Thursday, August 11

Your CV personal statement: the hidden pitfalls

Two column CV on a desktop next to a coffee mug

Your CV personal statement goes at the top of your CV, after your name and contact information.

This small but important section can be called by a range of different things: personal profile, objective, and so-on – but whatever you call it, it has the same purpose. The personal statement is a few lines in which you tell the employer how you meet their requirements and why they should pick you.

It’s important to note: Although ‘personal statement’ is possibly the most common phrase used, it’s not the same as your university application personal statement that you likely sweated away over for many a late night (see for example, personal-statement-examples.com).

Why include a personal statement?

Before we can discuss the pitfalls you first need to understand the reasons for including your personal statement and how they relate to your CV and interview selection process.

It is very common for job-seekers to include this section at the beginning of their CV.

Including an personal statement section at the beginning of your CV provides a brief introduction to the purpose of the CV, highlighting the best parts of your career (with reference to the job you’re applying for) and the type of job you are seeking.

“The personal [statement] is essentially a snapshot about you that should excite and entice the employer to want to pay closer attention to your CV.”: James Corbin for Prospects.ac.uk

The section can be an important part of a CV, and might be the first thing employers looks at. Therefore you should put considerable thought into constructing focused and clear personal statement.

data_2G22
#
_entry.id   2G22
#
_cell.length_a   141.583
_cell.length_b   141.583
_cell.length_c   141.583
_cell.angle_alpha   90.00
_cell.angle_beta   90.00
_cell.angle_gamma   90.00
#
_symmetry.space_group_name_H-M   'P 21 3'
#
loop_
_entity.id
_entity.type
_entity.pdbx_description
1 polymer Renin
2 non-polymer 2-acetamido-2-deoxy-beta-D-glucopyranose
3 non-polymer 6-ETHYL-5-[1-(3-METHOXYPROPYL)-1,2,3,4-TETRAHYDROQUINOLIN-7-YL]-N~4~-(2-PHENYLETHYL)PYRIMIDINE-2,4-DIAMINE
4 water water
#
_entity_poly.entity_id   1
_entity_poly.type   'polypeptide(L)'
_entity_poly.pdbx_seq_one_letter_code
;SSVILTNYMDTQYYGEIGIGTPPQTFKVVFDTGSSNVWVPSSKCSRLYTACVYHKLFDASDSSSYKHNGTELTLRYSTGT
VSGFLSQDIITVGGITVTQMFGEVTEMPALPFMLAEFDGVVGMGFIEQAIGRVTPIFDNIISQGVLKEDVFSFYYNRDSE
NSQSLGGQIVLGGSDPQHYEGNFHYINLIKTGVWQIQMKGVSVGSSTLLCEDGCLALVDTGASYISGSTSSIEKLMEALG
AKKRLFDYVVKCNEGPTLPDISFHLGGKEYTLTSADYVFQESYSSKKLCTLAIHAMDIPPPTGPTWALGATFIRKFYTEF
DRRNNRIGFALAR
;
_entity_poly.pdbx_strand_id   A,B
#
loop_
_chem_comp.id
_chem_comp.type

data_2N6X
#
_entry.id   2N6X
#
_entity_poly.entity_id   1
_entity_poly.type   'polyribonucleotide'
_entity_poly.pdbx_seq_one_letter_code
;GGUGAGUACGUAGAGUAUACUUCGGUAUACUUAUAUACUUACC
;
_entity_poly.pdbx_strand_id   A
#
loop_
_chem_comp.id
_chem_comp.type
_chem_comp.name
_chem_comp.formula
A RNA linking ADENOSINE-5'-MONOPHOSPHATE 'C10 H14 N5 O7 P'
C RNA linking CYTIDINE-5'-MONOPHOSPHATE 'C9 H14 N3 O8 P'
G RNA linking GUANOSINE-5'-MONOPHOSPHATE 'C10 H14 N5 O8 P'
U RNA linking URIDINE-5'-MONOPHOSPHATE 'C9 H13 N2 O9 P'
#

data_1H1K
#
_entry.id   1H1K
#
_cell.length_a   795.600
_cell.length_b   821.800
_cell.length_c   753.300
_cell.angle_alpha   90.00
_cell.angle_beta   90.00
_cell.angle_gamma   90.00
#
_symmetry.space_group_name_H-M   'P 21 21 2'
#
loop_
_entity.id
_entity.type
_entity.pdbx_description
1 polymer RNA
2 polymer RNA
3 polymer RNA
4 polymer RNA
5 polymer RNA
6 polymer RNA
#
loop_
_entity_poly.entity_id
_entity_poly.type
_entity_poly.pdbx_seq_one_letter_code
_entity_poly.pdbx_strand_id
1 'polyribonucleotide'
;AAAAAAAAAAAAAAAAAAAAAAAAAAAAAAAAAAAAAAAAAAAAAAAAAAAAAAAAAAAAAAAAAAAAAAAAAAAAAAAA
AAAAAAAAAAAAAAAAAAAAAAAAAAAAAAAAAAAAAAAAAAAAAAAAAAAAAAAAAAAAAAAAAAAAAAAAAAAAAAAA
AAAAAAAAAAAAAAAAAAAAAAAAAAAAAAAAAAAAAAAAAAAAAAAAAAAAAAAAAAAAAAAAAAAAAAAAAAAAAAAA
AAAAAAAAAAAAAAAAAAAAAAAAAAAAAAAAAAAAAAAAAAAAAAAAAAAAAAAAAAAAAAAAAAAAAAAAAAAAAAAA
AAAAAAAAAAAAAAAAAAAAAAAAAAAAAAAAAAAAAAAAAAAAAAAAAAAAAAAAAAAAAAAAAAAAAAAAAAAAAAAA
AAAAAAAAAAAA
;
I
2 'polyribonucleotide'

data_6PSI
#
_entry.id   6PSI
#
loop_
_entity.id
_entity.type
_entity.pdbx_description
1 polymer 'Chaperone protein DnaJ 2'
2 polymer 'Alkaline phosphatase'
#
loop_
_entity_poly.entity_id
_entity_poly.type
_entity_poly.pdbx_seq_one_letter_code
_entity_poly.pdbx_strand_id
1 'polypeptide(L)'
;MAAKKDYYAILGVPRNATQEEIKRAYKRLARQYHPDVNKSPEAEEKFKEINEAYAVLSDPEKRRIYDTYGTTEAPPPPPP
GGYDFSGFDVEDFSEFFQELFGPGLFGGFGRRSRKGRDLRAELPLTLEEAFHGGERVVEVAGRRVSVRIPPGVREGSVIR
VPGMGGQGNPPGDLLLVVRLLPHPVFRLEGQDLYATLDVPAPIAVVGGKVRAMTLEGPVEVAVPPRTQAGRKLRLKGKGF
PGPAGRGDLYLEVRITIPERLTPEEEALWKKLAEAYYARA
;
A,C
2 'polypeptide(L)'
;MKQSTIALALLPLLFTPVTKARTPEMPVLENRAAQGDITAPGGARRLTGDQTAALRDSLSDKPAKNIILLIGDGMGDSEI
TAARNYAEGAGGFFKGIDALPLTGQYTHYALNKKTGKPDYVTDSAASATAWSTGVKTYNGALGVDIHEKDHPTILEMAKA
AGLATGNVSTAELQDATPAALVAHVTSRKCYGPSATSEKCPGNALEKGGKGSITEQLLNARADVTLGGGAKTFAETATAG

What to include

You may have heard that this section is all about your objectives but that’s simply not true. Your objectives are just one part of the picture.

“Employers need to see how your experience, knowledge and skills sets match the job advertised. They may not always be able to make a connection so you must make it clear for them. If you have a list of person specifications and role responsibilities, ensure you refer to as many as possible.”: ThatShakerOfSalt.com

You need to include:

  • A summary of who you are (relevant to the job specification)
  • A summary of how you meet the job specification
  • Your objective

Consider that the job advert is for an Accounts Assistant with “experience using Xero and prior bookkeeping experience (minimum 3 years experience)”.

You might write:

“I am an Accounts Assistant with 4 years’ experience and a competent user of Xero and Sage Accounting.”

Imagine that the role is in Leicester, part time and can include some home work. You might add:

“Based within easy commute of Leicester Centre, I am seeking a part time role either office or home based.”

Here are some other example objectives:

  • I am seeking an elementary education teaching position with upward mobility to a principalship.
  • I am seeking a position in manufacturing operations and development which will utilize my acquired knowledge and collective experience.
  • I am seeking an auditor position in the public accounting field in the Philadelphia area.

You’ve covered the minimum requirements for the job, but lots of other candidates may also meet these requirements. So it’s worth adding in a line or two to help you stand out.

“I have a proven track record across a range of accounting tasks including accounts receivable, accounts payable, payroll and month end/ reporting, with excellent references available. I have worked confidently both as a team and independently, assisting both SMEs and small firms.”